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I have a Linux host serving as a source NAT (SNAT). It receives all packets for the default route from the internal network on an internal interface with IP 192.168.2.1. The SNAT host has multiple outbound IP addresses (e.g. 3.3.3.3, 3.3.3.4, 3.3.3.5, ...).

I would like to configure iptables (or some other tool on Linux - it doesn't have to be iptables - but I think that's the right tool) such that the port on which a packet arrives on the internal, private IP determines the IP on which the request is sent out and the outbound port is constant (e.g. port 80).

For example, the below mapping might be prototypical (all of these would be received on 192.168.2.1, but with a Destionation IP of the IP listed first in the mapping ... -> indicates the SNAT device):

  • (src) 192.168.x.y:z (dest) 10.10.10.10:8001 -> (src) 3.3.3.3:r (dest) 10.10.10.10:80
  • (src) 192.168.x.y:z (dest) 11.11.11.11:8002 -> (src) 3.3.3.4:r (dest) 11.11.11.11:80
  • (src) 192.168.x.y:z (dest) 12.12.12.12:8003 -> (src) 3.3.3.5:r (dest) 12.12.12.12:80
  • (src) 192.168.x.y:z (dest) 13.13.13.13:8004 -> (src) 4.4.4.3:r (dest) 13.13.13.13:80

(192.168.x.y could be any host on the private network. ports z and r are almost certainly ephemeral ports, and are obviously different for each session, but the SNAT obviously needs to manage that state to get responses back to the correct requestor)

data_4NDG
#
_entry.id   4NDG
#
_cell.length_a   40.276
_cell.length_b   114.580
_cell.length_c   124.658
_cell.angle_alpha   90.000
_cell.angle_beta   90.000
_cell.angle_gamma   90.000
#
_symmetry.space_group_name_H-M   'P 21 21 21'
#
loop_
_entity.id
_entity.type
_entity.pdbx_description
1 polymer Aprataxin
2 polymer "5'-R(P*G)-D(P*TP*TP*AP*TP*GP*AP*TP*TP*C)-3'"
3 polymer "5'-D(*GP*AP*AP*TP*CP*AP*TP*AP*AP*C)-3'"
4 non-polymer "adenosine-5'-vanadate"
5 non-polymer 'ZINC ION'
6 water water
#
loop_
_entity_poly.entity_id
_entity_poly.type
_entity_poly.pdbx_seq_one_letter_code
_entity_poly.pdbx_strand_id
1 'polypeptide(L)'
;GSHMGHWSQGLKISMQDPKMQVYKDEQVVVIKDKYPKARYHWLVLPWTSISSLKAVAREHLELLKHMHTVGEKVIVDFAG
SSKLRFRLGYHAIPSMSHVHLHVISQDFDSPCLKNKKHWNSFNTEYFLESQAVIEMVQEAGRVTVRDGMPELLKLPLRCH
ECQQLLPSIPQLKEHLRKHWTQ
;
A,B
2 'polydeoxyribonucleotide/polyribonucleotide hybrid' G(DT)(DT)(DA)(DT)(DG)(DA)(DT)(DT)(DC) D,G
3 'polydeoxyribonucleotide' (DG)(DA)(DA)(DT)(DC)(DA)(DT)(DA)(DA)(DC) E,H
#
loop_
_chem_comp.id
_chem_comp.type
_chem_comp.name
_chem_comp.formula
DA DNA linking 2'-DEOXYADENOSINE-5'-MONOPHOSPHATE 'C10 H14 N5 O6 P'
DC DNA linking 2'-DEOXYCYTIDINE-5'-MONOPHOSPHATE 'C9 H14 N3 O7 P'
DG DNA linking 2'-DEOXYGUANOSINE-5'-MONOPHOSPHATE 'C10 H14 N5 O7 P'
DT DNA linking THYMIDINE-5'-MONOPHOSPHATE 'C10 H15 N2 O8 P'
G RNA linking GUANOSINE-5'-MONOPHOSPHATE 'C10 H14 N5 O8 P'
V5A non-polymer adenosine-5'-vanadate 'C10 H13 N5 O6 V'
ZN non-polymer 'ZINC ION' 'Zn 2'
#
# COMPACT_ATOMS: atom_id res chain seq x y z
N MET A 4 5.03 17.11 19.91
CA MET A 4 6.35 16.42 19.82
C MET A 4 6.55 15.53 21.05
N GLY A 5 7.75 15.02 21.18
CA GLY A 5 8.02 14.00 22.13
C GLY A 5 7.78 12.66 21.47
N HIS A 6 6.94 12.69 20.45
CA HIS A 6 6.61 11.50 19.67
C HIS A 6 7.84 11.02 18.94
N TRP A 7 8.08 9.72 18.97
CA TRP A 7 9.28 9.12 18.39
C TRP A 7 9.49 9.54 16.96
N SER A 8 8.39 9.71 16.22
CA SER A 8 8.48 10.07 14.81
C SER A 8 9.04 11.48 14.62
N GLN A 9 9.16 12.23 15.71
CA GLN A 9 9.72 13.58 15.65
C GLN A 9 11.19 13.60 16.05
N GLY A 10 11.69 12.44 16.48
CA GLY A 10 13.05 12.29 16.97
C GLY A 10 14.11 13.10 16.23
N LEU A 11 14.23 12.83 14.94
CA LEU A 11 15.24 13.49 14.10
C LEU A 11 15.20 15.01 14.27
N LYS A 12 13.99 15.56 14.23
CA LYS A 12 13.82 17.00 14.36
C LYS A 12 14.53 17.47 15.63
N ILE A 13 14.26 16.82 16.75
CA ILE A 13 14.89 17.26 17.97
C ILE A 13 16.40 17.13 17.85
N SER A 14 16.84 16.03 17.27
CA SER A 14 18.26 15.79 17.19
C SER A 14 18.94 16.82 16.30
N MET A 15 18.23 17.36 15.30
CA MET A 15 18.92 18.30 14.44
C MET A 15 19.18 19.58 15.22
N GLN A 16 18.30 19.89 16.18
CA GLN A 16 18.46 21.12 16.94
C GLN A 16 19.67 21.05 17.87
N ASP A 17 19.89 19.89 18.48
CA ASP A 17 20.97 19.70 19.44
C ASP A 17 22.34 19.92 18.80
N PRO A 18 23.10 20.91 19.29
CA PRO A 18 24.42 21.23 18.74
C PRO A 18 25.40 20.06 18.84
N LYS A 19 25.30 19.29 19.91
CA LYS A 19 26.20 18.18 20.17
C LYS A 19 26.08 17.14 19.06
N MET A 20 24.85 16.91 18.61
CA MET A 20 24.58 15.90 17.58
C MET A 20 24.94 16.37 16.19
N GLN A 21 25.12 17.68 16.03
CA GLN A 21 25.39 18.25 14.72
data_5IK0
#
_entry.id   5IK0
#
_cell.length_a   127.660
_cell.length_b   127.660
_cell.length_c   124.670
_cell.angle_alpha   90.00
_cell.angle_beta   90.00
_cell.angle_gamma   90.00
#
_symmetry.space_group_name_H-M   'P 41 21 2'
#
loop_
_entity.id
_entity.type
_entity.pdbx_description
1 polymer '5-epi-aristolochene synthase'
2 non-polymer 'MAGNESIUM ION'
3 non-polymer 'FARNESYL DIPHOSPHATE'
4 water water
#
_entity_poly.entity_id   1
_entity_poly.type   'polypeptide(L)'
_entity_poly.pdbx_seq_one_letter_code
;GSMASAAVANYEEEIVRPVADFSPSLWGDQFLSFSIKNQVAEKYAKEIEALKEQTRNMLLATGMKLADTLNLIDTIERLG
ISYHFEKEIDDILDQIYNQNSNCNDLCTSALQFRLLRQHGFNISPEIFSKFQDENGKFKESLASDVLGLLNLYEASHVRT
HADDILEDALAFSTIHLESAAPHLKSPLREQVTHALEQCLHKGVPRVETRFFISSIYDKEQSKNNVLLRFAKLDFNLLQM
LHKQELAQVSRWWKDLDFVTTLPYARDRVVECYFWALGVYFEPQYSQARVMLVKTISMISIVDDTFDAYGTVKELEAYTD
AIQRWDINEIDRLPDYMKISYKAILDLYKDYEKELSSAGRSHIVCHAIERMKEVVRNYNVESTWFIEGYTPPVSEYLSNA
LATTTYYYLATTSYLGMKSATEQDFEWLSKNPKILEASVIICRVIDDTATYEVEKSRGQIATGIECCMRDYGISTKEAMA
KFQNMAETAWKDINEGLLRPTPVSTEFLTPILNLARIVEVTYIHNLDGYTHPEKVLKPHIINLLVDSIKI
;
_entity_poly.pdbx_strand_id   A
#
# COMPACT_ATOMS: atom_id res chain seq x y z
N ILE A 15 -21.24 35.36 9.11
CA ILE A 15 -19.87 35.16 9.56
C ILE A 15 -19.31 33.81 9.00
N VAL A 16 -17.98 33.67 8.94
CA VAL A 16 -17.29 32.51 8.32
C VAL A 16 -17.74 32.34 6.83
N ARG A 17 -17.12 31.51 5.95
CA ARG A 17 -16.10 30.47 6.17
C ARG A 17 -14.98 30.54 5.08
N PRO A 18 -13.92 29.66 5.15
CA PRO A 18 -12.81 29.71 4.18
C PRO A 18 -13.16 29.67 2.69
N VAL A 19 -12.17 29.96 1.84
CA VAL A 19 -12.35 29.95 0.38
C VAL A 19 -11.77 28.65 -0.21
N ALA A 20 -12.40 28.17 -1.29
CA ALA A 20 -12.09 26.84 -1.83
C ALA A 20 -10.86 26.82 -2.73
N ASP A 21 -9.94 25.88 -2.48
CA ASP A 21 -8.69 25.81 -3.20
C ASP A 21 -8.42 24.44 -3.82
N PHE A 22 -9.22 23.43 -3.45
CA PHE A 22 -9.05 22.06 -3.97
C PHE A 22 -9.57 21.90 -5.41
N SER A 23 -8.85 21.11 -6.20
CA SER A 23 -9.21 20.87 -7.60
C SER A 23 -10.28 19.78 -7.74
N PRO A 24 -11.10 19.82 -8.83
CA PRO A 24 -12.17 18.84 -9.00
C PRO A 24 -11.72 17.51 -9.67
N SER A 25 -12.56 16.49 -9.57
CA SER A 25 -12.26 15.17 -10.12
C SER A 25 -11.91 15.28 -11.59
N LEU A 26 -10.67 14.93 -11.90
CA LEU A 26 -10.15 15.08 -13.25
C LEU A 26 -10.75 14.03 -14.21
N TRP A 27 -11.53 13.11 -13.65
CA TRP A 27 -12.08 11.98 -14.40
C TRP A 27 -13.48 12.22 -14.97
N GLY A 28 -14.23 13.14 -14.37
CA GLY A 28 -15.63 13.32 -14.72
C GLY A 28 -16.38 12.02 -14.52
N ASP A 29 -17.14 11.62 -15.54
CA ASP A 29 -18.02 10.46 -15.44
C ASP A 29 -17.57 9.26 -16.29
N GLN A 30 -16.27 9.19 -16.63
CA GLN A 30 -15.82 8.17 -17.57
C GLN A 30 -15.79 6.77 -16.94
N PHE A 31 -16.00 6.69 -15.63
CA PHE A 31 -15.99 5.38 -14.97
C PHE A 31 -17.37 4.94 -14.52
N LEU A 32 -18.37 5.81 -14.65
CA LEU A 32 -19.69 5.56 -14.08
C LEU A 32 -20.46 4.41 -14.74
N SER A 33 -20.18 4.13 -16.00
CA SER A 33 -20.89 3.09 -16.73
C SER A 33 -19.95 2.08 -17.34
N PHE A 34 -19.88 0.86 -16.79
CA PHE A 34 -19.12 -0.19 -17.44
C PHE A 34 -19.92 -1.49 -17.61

Here is a concrete example:

A packet might originate from an interface on the private network (e.g. 192.168.2.5). The source IP will therefore be "192.168.2.5". The destination IP might be "10.10.10.10" and the destination port might be "8001". The routing table tells the local IP router to send all packets destined for "0.0.0.0/0" to 192.168.2.1 and there is no more specific route table entry. So the packet arrives at 192.168.2.1 (the SNAT) with a destination IP of 10.10.10.10 and destination port of 8001. If that happens, I want the NAT to send the packet out on 3.3.3.3:r with a destination of 10.10.10.10:80 (the 3.3.3.3 would obviously have to be defined in a mapping and should be based on the original destination port of 8001).

I think this would be relatively trivial with iptables if it weren't for the requirement to change the destination port - but that wrinkle throws me for a loop.

How can I achieve this?

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  • Could you clarify "the port on which a packet arrives"? It looks like you're talking about source IP addresses, but destination port numbers, yet your prototype example freely mixes both. – user1686 Jun 25 '19 at 15:14
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    @grawity: Thanks for asking for clarification - you're correct - I totally mangled the question. Clarified significantly now, I believe. Ping again if not :) – Jared Jun 25 '19 at 22:13
  • Wow...I re-read my edit and the last paragraph was still mangled. Fixed now, I hope. – Jared Jun 25 '19 at 22:21

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